Hanging on the cross, Jesus first speaks to his father about forgiveness; he then quotes from Psalm 22; he speaks with affection to his mother and re-defines family; and he welcomes a thief into this family. Now we hear the first reference to himself; a simple physical need: “I’m thirsty.”
Often, we think of our faith as something spiritual; Christianity is about heavenly things. Jesus speaks today and mixes the carnal with the spiritual as we encounter one of the most horribly physical events found in the Gospels. It is hard to maintain an ethereal view of Christianity when we gaze upon this torn body, nails through sinew and flesh, heaving in agony, sweating and bleeding on the cross, because of us. What we see on the cross reminds us that Jesus is truly “the Word made Flesh”; he is real, with real blood, flesh, and tears. This is God incarnate.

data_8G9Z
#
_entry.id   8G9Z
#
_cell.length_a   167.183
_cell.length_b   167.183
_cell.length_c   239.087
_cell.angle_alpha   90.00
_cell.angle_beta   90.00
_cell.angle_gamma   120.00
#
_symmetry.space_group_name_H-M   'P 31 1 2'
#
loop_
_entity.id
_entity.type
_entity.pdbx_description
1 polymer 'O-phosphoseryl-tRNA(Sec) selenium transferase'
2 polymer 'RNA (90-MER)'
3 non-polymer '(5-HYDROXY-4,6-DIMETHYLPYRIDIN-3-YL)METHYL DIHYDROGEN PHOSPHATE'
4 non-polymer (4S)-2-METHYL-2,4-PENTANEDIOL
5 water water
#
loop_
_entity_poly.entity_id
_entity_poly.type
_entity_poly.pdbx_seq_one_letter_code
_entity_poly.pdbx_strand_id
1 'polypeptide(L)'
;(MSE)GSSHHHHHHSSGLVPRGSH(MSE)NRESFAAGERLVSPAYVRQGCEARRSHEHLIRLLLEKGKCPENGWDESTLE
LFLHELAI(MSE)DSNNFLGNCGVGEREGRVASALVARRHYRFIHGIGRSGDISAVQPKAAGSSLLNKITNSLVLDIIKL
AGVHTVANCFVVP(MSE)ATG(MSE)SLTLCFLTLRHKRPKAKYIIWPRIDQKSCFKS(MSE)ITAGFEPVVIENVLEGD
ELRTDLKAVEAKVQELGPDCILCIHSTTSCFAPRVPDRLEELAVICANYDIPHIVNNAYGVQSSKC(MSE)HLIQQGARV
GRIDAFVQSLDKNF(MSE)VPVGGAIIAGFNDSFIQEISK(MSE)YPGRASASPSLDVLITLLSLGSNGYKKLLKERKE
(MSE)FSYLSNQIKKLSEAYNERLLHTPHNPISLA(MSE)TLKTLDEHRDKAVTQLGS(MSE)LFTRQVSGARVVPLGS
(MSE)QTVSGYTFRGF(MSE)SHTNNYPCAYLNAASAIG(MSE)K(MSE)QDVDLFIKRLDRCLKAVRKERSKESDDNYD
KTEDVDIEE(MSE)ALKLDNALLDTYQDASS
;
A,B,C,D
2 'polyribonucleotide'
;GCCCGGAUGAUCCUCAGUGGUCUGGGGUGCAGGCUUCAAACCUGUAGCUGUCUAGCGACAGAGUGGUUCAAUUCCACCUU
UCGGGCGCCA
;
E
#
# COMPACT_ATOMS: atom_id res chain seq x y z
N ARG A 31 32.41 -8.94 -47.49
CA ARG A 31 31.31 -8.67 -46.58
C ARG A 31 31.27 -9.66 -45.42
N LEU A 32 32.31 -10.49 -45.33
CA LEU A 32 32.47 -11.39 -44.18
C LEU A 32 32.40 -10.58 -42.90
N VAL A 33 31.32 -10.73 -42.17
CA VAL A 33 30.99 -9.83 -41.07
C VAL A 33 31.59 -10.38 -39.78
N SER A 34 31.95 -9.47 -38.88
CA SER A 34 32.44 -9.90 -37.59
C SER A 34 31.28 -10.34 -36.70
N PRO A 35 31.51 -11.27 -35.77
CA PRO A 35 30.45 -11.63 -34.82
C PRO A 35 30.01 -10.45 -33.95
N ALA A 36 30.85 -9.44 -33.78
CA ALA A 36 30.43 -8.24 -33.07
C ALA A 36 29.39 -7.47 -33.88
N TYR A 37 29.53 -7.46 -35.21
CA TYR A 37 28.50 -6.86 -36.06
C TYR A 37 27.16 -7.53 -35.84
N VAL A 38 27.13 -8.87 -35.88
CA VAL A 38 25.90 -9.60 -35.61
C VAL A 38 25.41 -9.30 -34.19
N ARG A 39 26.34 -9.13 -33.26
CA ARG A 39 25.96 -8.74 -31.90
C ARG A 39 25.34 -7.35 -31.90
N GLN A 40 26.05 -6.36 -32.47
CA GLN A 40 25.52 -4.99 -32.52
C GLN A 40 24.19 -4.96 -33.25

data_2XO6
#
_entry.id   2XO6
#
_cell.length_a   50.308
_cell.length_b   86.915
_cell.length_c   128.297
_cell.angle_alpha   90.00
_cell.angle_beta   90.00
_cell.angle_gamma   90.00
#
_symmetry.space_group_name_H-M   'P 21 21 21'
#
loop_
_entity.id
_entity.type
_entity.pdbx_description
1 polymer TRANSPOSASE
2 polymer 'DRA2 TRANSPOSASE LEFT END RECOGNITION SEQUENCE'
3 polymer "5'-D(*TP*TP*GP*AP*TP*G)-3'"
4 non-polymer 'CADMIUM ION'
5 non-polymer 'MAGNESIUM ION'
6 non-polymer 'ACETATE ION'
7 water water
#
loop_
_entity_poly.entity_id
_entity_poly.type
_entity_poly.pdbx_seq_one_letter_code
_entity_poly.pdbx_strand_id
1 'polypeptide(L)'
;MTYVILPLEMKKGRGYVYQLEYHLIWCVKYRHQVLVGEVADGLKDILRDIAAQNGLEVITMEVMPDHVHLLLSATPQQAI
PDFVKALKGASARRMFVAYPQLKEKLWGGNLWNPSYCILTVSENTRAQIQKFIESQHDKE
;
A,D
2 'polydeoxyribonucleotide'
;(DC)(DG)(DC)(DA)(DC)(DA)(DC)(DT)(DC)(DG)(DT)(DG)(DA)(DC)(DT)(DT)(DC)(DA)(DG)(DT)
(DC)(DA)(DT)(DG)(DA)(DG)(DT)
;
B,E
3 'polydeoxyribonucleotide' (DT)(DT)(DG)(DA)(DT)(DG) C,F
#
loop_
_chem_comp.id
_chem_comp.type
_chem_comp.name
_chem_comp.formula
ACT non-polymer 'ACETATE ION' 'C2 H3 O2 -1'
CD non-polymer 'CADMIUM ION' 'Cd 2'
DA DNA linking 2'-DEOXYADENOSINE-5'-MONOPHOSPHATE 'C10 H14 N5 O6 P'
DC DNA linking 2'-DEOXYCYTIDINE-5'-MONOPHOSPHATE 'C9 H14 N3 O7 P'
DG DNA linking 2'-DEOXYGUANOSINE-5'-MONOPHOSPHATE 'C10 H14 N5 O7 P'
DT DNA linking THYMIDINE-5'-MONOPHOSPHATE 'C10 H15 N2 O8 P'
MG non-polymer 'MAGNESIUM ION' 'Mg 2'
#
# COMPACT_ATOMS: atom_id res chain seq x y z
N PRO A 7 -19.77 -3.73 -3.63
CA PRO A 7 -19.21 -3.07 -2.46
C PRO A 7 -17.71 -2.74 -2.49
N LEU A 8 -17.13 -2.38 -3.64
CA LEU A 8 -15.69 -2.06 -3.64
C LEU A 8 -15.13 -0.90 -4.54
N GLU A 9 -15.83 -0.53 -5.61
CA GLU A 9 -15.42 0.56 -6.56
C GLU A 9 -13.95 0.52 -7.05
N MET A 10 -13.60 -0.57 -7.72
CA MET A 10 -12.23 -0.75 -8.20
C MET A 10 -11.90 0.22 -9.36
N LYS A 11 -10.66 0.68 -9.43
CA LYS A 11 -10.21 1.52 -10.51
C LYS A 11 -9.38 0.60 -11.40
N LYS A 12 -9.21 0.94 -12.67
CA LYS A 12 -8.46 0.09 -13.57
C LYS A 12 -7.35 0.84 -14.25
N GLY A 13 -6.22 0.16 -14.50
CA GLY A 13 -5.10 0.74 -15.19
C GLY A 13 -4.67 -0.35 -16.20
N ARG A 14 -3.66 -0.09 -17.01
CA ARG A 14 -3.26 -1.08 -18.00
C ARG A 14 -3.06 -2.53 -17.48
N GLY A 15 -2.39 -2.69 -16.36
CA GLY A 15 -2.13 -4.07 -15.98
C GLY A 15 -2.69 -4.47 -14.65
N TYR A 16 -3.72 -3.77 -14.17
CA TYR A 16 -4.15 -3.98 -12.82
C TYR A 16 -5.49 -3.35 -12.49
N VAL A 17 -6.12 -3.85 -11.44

We want to remember Jesus as a great spiritual leader and prophetic teacher; we want to hear his wisdom. We like the idea of heavenly spirituality. We may want to keep Christ “high and lifted up,” but this is not the incarnation we proclaim. Jesus was real; a human being who suffered and died just for you and me. This is why he can thirst: because he is real.
“I’m Thirsty” [i]
Sunday, March 26, 2017
Fourth Sunday in Lent
John 19:28-29 (NRSV)
After this, when Jesus knew that all was now finished, he said (in order to fulfill the scripture), “I am thirsty.” A jar full of sour wine was standing there. So, they put a sponge full of the wine on a branch of hyssop and held it to his mouth. This is the Word of God for the people of God.
Thanks, be to God.